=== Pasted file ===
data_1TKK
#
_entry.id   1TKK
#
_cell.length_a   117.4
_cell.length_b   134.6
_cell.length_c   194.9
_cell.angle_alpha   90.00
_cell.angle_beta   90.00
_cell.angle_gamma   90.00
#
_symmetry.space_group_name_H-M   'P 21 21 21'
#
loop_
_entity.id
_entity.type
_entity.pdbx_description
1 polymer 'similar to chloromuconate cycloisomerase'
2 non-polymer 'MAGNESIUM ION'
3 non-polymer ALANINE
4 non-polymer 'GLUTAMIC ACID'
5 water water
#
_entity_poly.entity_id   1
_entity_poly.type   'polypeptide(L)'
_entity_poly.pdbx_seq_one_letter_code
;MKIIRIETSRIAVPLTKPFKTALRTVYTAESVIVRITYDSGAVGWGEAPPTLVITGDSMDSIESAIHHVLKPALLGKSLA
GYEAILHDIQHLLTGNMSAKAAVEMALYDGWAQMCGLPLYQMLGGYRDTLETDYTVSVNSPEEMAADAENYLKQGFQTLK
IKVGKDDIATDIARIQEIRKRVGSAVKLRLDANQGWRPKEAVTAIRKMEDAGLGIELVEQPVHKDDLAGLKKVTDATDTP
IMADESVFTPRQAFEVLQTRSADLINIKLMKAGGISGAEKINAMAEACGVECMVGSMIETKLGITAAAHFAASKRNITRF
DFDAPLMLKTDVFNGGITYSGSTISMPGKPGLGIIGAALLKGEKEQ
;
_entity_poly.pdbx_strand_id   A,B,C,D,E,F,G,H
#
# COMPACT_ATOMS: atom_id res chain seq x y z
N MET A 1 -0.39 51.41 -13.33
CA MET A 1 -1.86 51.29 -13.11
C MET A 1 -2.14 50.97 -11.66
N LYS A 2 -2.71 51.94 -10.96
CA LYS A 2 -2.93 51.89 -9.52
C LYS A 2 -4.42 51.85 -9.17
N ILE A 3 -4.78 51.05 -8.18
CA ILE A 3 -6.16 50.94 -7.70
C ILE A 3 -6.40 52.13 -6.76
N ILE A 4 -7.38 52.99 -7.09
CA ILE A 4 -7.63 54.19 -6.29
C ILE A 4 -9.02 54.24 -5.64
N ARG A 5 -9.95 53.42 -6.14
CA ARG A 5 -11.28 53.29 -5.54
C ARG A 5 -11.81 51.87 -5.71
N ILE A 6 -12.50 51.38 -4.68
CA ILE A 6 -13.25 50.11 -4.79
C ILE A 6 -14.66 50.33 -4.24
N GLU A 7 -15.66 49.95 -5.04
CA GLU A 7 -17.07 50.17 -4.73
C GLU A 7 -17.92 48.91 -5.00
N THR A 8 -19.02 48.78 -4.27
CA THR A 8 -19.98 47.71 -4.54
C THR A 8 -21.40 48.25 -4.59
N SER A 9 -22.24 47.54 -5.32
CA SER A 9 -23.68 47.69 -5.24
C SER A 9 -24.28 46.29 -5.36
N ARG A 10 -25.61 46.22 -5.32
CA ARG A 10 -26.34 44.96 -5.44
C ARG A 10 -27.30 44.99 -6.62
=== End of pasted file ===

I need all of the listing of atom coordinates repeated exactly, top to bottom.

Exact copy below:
data_1TKK
#
_entry.id   1TKK
#
_cell.length_a   117.4
_cell.length_b   134.6
_cell.length_c   194.9
_cell.angle_alpha   90.00
_cell.angle_beta   90.00
_cell.angle_gamma   90.00
#
_symmetry.space_group_name_H-M   'P 21 21 21'
#
loop_
_entity.id
_entity.type
_entity.pdbx_description
1 polymer 'similar to chloromuconate cycloisomerase'
2 non-polymer 'MAGNESIUM ION'
3 non-polymer ALANINE
4 non-polymer 'GLUTAMIC ACID'
5 water water
#
_entity_poly.entity_id   1
_entity_poly.type   'polypeptide(L)'
_entity_poly.pdbx_seq_one_letter_code
;MKIIRIETSRIAVPLTKPFKTALRTVYTAESVIVRITYDSGAVGWGEAPPTLVITGDSMDSIESAIHHVLKPALLGKSLA
GYEAILHDIQHLLTGNMSAKAAVEMALYDGWAQMCGLPLYQMLGGYRDTLETDYTVSVNSPEEMAADAENYLKQGFQTLK
IKVGKDDIATDIARIQEIRKRVGSAVKLRLDANQGWRPKEAVTAIRKMEDAGLGIELVEQPVHKDDLAGLKKVTDATDTP
IMADESVFTPRQAFEVLQTRSADLINIKLMKAGGISGAEKINAMAEACGVECMVGSMIETKLGITAAAHFAASKRNITRF
DFDAPLMLKTDVFNGGITYSGSTISMPGKPGLGIIGAALLKGEKEQ
;
_entity_poly.pdbx_strand_id   A,B,C,D,E,F,G,H
#
# COMPACT_ATOMS: atom_id res chain seq x y z
N MET A 1 -0.39 51.41 -13.33
CA MET A 1 -1.86 51.29 -13.11
C MET A 1 -2.14 50.97 -11.66
N LYS A 2 -2.71 51.94 -10.96
CA LYS A 2 -2.93 51.89 -9.52
C LYS A 2 -4.42 51.85 -9.17
N ILE A 3 -4.78 51.05 -8.18
CA ILE A 3 -6.16 50.94 -7.70
C ILE A 3 -6.40 52.13 -6.76
N ILE A 4 -7.38 52.99 -7.09
CA ILE A 4 -7.63 54.19 -6.29
C ILE A 4 -9.02 54.24 -5.64
N ARG A 5 -9.95 53.42 -6.14
CA ARG A 5 -11.28 53.29 -5.54
C ARG A 5 -11.81 51.87 -5.71
N ILE A 6 -12.50 51.38 -4.68
CA ILE A 6 -13.25 50.11 -4.79
C ILE A 6 -14.66 50.33 -4.24
N GLU A 7 -15.66 49.95 -5.04
CA GLU A 7 -17.07 50.17 -4.73
C GLU A 7 -17.92 48.91 -5.00
N THR A 8 -19.02 48.78 -4.27
CA THR A 8 -19.98 47.71 -4.54
C THR A 8 -21.40 48.25 -4.59
N SER A 9 -22.24 47.54 -5.32
CA SER A 9 -23.68 47.69 -5.24
C SER A 9 -24.28 46.29 -5.36
N ARG A 10 -25.61 46.22 -5.32
CA ARG A 10 -26.34 44.96 -5.44
C ARG A 10 -27.30 44.99 -6.62